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Immigration brawl breaks out between Cruz and Rubio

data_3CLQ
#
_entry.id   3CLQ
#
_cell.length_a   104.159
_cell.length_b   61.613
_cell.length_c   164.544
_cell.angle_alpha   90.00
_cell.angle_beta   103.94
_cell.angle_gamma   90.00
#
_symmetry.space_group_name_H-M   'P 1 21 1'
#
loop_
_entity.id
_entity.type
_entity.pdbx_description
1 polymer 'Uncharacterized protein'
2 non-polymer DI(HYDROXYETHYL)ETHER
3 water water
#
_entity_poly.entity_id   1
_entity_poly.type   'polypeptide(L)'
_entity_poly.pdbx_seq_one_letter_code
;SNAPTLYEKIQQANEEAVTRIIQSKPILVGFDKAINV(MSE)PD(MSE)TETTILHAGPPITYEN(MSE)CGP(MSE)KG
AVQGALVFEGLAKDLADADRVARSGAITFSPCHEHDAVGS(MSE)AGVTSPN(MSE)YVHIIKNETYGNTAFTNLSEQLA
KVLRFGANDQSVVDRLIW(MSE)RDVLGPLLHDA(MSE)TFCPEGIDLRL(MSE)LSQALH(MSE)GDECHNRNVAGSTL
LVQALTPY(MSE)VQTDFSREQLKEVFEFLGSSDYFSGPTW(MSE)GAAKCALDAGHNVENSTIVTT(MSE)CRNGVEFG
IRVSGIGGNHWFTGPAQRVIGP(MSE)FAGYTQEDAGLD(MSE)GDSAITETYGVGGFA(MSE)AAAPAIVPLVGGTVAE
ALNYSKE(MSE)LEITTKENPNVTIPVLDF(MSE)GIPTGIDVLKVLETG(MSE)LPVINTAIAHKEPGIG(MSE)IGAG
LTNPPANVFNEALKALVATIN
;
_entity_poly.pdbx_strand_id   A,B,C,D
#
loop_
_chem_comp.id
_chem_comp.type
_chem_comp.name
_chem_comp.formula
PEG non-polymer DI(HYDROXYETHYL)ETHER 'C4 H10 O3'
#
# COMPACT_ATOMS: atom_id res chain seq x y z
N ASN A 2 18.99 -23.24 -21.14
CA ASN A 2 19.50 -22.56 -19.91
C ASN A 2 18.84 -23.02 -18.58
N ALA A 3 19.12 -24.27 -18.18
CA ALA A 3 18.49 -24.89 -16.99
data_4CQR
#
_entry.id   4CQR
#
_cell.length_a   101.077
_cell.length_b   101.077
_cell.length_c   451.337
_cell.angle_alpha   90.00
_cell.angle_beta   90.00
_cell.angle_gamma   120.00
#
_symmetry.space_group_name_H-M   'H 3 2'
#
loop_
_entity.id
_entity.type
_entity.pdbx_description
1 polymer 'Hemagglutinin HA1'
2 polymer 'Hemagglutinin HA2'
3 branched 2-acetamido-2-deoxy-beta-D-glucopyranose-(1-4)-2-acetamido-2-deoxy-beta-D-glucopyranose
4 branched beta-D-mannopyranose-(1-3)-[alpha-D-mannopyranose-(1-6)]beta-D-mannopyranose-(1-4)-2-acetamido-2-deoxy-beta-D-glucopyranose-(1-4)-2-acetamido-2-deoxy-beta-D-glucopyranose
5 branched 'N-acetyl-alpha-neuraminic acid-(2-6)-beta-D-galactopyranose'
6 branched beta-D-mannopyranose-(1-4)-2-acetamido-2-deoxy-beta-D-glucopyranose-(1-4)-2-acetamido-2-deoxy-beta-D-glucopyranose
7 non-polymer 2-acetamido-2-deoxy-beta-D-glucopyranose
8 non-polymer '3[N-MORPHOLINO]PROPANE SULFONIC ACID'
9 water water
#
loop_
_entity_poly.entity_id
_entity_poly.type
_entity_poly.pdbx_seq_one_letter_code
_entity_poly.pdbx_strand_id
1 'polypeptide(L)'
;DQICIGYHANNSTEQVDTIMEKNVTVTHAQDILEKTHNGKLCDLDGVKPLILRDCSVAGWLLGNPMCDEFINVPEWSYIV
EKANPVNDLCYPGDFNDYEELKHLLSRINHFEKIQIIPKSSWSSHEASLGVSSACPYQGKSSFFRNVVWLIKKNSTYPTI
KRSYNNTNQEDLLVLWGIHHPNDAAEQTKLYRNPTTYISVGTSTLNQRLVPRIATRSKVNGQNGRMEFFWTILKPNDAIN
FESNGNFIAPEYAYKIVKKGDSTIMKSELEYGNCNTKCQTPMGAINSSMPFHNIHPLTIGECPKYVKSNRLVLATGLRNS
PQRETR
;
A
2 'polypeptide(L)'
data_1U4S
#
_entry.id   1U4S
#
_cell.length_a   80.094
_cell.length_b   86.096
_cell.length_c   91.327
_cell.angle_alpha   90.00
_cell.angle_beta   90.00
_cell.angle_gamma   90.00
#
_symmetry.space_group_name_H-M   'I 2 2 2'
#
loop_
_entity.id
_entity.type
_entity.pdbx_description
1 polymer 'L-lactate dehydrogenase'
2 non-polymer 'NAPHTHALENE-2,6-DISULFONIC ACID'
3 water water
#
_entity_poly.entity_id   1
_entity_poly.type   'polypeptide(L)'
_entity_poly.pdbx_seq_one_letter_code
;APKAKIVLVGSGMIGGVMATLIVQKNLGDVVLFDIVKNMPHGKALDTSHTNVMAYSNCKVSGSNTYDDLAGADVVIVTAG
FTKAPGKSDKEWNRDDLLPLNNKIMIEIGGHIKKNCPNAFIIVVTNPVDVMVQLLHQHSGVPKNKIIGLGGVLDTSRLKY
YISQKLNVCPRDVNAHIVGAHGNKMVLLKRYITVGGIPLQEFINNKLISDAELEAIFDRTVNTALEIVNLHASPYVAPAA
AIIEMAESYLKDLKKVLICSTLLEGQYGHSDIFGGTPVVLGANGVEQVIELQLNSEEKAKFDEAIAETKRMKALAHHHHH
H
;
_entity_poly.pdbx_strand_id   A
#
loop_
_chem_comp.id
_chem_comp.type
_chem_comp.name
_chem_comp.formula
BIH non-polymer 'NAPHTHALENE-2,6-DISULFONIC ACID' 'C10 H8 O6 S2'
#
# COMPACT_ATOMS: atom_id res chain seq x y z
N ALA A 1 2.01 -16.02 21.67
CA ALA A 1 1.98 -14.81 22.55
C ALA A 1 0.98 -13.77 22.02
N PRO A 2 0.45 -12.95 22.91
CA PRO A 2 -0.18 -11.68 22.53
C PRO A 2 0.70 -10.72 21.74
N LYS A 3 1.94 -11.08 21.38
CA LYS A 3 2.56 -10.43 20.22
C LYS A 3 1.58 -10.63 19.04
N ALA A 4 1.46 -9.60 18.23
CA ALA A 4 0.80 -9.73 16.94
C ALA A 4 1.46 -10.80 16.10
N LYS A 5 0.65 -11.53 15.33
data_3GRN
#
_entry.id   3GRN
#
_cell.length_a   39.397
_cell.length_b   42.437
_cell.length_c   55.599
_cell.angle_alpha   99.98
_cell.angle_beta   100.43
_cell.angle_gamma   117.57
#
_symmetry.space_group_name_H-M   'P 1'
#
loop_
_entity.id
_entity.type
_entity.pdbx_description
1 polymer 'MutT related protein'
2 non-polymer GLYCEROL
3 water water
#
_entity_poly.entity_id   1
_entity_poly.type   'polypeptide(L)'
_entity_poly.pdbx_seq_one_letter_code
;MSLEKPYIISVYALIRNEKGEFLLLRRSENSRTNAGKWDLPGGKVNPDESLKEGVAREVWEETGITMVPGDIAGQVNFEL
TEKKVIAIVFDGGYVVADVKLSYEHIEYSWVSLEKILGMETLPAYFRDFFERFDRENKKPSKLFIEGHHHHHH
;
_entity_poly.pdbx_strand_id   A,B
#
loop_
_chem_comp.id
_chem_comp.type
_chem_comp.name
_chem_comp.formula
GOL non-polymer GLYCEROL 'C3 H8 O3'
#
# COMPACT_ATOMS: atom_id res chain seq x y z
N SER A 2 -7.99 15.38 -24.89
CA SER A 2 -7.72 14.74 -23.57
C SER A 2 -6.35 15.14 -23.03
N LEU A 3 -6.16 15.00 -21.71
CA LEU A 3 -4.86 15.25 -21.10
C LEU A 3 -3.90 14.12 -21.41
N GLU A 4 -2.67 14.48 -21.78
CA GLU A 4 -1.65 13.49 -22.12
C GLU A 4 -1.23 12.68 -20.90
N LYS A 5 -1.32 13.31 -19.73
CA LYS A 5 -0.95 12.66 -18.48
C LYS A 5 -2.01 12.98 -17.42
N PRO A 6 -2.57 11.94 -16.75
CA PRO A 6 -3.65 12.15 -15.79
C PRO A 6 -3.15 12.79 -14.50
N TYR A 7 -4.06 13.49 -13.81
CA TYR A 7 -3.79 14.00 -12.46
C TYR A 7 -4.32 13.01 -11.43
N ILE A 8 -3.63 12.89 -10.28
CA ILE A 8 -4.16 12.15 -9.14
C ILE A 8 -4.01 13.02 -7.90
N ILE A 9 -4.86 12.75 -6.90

<p>The immigration squabble among the Republican presidential contenders has turned into an all-out brawl between Ted Cruz and Marco Rubio, with the two senators challenging each other’s conservative credentials on the hot-button issue.</p><p>While they were by no means the only GOP candidates throwing around immigration accusations on Thursday, the intensity was the highest between Cruz and Rubio, seen as two of the strongest ascending members of the Republican field, especially after Tuesday’s fourth debate.</p><p>&quot;They fought tooth and nail to try and jam this amnesty down the American people’s throats,&quot; Cruz said in an interview with conservative radio host Laura Ingraham on Thursday, speaking about the &quot;Gang of Eight&quot; senators. Rubio’s membership in the group, which unsuccessfully shepherded a comprehensive immigration reform effort in 2013, has haunted him since.</p><p>&quot;Talk is cheap,&quot; Cruz continued, saying Rubio’s actions disprove any claim that he’s as conservative as Cruz on the topic. Cruz later added that the Florida senator opposed a set of amendments introduced by Sen. Jeff Sessions (R-Ala.) and himself. </p><p>&quot;He opposed every single one of them, every single amendment,&quot; Cruz said. &quot;The ‘Gang of Eight’ voted as a gang against enforcing and securing the border.&quot; </p><p>Rubio, in roughly the same bracket of hours Thursday morning, took a few shots at Cruz while campaigning in South Carolina, hitting the Texas senator from the right.</p><p>&quot;Ted is a supporter of legalizing people that are in this country illegally. In fact, when the Senate bill was proposed, he proposed legalizing people that were here illegally,&quot; Rubio said during a campaign stop in Hilton Head, according to a readout from his campaign. &quot;He proposed giving them work permits. He’s also supported a massive expansion of the green cards. He supported a massive expansion of the H-1B program, a 500% increase. So, if you look at it, I don’t think our positions are dramatically different. I do believe that we have to deal with immigration reform in a serious way, and it begins by proving to people that illegal immigration is under control.&quot; </p><p>A Cruz aide shot back that Rubio’s comments were not an accurate indicator of where the Texas senator stands on immigration. &quot;Laughably FALSE. No one fought harder to prevent Gang of 8’s amnesty bill than Ted Cruz. Record is remarkably clear,&quot; Cruz rapid response director Brian Phillips <a href=”https://twitter.com/RealBPhil/status/664854110932303872″ target=”_blank”>tweeted</a>. </p><p>The back-and-forth didn’t stop there. On Thursday afternoon, Rubio’s campaign blasted out an email with the subject line “Senator Cruz’s ‘remarkably clear’ record on immigration.” They featured Phillips’ tweet with a paragraph from The Texas Tribune in September 2013. </p><p>“‘The amendment that I [Cruz] introduced removed the path to citizenship, but it did not change the underlying work permit from the Gang of Eight,’ he said during a recent visit to El Paso. Mr. Cruz also noted that he had not called for deportation or, as Mitt Romney famously advocated, self-deportation,” the Tribune clip reads. </p><p>The email also featured video of Cruz in May 2013 discussing his amendment which he said would bring undocumented immigrants “out of the shadows.”</p><p>The tinder fueling the fighting between Cruz and Rubio has been growing for some time now. Cruz has styled himself as a hard-liner on immigration reform, and opponents of Rubio often accuse him of flipping back and forth on immigration reform, notably taking a <a href=”http://www.politico.com/story/2015/10/marco-rubio-immigration-sanctuary-cities-214931″ target=”_blank”>rightward turn recently</a> in throwing his support behind legislation cracking down on sanctuary cities. </p><p>Immigration has become a central litmus test among conservatives this cycle, especially after billionaire Donald Trump kicked off his presidential run with a bold promise to build a massive wall along the U.S.-Mexico border and a later pledged to deport more than 11 million undocumented immigrants. He noticeably pushed the field further right on the issue, after the Republican party tried to find a more central position in the wake of Mitt Romney’s bruising loss in 2012.</p><p>Other candidates looked to join in on the skirmishing that started during Tuesday night debate’s in Milwaukee. Former Pennsylvania Sen. Rick Santorum tried to get into the mix by tweeting out on Thursday a link to a clip of Cruz describing how he’s introduced &quot;two amendments to significantly expand legal immigration, to double the caps on legal immigration from 675,000 to 1.3 million and to increase temporary high skilled workers by 500 percent.&quot;</p><blockquote class=”twitter-tweet” lang=”en”><p lang=”en” dir=”ltr”>It is clear what candidate is not a real conservative on immigration. Watch <a href=”https://twitter.com/tedcruz”>@tedcruz</a> in 2013. <a href=”https://t.co/TlCUYfgOi4″>https://t.co/TlCUYfgOi4</a></p><p>— Rick Santorum (@RickSantorum) <a href=”https://twitter.com/RickSantorum/status/664817868056457217″>November 12, 2015</a></p></blockquote><script async=”” src=”//platform.twitter.com/widgets.js” charset=”utf-8″></script><p>Kentucky Sen. Rand Paul, in a separate interview with Ingraham, moved to jab Rubio on his tax plan by tying it to immigration. </p><p>&quot;I think Rubio’s plan would explode payments to illegal aliens. And this is a real problem. Until we fix the current tax credits, do we really want to double and triple the amount of tax credits we’re giving? I mean really, $4 billion to illegal aliens? I think Rubio’s tax plan will extend more tax credits to illegal aliens, and I think there’s no way in the world that we should be supporting something like this,&quot; Paul said. </p><p>The two candidates currently leading in the polls — Trump and retired neurosurgeon Ben Carson — also tangled in the wake of Tuesday’s debate. </p><p>Carson said in an interview with The Washington Examiner on Wednesday that Trump’s moves to build a wall along the border would backfire in the long run. &quot;I think there are enough people who know that there are others in the race that are very reasonable,&quot; Carson said. &quot;I don’t think he necessarily is the representation of the Republican Party — far from it.&quot;</p><p>On Thursday, Trump hit back, <a href=”:https://twitter.com/realDonaldTrump/status/664885790061813760″ target=”_blank”>tweeting</a>: &quot;Wow, pres. candidate Ben Carson, who is very weak on illegal Immigration, just said he likes amnesty and a pathway to citizenship.&quot;</p><p>It wasn’t the first time on Thursday that Trump banged the stronger borders drum, <a href=”https://twitter.com/realDonaldTrump/status/664787273184108545″ target=”_blank”>tweeting</a> earlier in the day: &quot;We, as a country, either have borders or we don’t. IF WE DON’T HAVE BORDERS, WE DON’T HAVE A COUNTRY!&quot;</p><p><i>Eliza Collins contributed to this report. </i><br /></p><br>